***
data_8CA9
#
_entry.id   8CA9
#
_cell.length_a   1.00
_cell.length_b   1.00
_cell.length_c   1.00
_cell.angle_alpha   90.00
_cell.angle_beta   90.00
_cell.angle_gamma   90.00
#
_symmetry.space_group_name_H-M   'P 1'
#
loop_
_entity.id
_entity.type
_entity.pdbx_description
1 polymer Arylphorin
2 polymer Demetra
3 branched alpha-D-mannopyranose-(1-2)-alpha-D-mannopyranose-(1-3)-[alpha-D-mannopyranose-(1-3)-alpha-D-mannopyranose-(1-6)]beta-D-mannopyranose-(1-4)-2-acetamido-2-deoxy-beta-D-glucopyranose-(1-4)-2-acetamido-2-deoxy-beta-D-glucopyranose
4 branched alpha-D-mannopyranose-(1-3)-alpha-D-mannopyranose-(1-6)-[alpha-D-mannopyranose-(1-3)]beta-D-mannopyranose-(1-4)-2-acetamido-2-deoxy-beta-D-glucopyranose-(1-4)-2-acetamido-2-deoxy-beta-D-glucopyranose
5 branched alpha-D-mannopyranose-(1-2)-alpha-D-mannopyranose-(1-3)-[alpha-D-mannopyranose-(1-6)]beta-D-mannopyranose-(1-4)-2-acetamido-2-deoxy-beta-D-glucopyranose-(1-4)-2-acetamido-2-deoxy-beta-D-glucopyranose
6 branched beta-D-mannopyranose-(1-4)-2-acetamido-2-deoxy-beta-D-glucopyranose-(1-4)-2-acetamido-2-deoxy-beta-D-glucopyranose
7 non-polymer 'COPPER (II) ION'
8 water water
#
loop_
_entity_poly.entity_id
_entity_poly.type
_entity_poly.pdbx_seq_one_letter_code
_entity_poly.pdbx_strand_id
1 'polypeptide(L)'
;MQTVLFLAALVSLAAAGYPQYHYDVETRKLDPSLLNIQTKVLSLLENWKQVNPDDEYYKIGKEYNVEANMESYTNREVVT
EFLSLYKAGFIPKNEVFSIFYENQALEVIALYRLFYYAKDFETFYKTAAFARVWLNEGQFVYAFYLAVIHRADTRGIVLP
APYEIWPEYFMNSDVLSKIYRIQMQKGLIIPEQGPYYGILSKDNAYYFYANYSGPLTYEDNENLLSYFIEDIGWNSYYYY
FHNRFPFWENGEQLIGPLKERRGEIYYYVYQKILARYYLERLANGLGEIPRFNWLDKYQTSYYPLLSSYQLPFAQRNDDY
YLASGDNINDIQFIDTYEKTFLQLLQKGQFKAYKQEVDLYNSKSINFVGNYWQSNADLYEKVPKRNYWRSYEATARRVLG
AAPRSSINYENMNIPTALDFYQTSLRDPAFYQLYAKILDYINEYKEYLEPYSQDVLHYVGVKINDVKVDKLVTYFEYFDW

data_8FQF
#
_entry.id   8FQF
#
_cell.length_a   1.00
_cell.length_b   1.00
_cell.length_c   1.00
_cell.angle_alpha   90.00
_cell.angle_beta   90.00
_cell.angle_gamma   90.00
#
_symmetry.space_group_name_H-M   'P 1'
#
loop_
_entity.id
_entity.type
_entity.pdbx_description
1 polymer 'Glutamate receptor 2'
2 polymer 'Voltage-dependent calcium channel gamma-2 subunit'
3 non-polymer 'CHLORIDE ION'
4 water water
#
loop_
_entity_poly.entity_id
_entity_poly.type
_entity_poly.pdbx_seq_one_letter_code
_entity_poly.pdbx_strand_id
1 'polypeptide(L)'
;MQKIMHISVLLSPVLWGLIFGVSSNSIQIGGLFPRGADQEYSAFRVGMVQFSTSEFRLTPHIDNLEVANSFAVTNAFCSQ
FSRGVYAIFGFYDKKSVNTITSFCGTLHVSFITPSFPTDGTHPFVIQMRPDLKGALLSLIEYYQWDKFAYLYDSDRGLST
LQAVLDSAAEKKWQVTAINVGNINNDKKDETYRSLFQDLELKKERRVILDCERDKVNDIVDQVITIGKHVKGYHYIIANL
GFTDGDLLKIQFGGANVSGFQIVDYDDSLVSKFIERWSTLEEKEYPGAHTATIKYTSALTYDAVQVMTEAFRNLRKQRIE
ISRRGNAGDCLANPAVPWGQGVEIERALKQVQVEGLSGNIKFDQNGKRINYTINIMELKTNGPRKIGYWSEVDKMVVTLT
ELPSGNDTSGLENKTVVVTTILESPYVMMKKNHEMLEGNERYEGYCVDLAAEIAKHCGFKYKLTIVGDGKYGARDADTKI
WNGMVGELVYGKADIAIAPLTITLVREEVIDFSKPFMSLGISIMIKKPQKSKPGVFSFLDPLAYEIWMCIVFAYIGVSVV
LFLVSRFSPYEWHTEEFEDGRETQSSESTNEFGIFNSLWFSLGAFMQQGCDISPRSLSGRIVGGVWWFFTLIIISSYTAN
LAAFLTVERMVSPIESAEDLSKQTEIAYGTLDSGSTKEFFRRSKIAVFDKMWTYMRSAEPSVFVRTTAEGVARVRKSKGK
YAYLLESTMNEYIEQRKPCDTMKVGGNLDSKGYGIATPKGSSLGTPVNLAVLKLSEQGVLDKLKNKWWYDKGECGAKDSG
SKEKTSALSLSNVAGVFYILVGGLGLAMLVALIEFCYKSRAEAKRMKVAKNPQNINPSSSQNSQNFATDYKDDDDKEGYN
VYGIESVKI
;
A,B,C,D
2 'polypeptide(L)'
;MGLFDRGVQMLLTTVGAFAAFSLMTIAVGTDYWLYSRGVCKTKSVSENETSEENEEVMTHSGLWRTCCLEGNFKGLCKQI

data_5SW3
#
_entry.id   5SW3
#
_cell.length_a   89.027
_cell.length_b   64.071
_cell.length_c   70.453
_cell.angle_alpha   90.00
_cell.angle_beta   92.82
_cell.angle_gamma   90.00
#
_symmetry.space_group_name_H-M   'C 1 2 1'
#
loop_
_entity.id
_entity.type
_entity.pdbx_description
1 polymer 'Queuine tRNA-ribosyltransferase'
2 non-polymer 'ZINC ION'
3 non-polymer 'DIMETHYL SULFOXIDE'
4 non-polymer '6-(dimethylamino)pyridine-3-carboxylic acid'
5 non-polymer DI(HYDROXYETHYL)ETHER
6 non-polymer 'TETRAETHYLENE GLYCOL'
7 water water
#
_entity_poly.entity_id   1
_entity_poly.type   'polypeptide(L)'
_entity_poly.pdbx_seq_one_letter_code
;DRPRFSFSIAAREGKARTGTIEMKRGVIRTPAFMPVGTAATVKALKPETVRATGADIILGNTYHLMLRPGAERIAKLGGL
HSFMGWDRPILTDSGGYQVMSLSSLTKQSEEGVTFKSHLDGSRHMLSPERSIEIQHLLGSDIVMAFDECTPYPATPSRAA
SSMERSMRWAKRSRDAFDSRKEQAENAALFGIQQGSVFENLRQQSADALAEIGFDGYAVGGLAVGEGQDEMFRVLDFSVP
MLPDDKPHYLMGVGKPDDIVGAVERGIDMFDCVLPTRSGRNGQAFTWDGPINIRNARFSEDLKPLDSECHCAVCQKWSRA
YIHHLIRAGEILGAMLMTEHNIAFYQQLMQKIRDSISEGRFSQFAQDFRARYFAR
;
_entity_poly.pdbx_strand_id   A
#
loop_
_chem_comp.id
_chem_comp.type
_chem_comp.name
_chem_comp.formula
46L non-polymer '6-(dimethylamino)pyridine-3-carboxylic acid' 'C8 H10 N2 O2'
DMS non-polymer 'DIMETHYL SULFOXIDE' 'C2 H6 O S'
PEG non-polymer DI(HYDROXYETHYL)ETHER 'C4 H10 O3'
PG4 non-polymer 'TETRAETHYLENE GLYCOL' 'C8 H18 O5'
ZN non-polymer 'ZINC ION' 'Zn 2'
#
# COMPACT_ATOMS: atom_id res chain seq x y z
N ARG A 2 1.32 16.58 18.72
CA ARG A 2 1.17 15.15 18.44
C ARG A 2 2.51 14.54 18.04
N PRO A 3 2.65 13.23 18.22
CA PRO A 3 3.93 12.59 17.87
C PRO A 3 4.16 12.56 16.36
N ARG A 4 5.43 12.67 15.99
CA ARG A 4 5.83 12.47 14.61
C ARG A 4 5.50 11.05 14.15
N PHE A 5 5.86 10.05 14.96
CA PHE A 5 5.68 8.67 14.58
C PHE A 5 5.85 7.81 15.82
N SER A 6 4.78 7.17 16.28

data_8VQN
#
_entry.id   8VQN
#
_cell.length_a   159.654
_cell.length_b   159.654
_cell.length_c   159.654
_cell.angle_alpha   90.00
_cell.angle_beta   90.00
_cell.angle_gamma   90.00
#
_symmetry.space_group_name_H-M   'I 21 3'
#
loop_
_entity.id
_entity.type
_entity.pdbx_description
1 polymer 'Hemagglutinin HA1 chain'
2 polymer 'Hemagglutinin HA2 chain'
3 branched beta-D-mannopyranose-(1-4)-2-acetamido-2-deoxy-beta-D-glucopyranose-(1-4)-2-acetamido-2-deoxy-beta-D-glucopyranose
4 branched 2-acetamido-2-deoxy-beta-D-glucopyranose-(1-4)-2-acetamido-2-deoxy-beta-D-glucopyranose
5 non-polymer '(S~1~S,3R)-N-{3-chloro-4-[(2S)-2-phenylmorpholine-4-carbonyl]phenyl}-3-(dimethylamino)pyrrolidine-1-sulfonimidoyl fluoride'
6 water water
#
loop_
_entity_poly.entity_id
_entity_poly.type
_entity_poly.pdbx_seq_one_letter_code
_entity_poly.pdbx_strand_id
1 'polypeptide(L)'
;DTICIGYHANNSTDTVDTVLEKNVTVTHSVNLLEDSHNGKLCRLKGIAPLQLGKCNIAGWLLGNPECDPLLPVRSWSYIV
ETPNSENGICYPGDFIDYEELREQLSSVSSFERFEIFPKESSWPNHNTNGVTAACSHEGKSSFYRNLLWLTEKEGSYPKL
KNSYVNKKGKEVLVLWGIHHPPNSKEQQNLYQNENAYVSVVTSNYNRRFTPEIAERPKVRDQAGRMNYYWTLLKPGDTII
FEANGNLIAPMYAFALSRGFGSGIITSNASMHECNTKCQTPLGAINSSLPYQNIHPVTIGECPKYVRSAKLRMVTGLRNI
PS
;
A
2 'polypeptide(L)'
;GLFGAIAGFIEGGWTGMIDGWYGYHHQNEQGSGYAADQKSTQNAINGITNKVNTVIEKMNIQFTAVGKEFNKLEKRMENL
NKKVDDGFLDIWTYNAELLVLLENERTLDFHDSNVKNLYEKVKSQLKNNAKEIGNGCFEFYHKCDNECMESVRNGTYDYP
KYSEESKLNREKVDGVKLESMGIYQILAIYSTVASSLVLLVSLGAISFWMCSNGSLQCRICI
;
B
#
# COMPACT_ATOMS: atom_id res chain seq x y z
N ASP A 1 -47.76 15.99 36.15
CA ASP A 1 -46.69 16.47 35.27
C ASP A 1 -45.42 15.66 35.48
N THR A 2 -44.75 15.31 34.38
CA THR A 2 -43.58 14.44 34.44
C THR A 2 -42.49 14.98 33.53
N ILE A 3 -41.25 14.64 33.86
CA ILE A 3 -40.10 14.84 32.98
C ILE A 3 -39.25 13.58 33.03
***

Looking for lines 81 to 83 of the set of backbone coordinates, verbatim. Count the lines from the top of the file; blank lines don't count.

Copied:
2 'polypeptide(L)'
;MGLFDRGVQMLLTTVGAFAAFSLMTIAVGTDYWLYSRGVCKTKSVSENETSEENEEVMTHSGLWRTCCLEGNFKGLCKQI

data_5SW3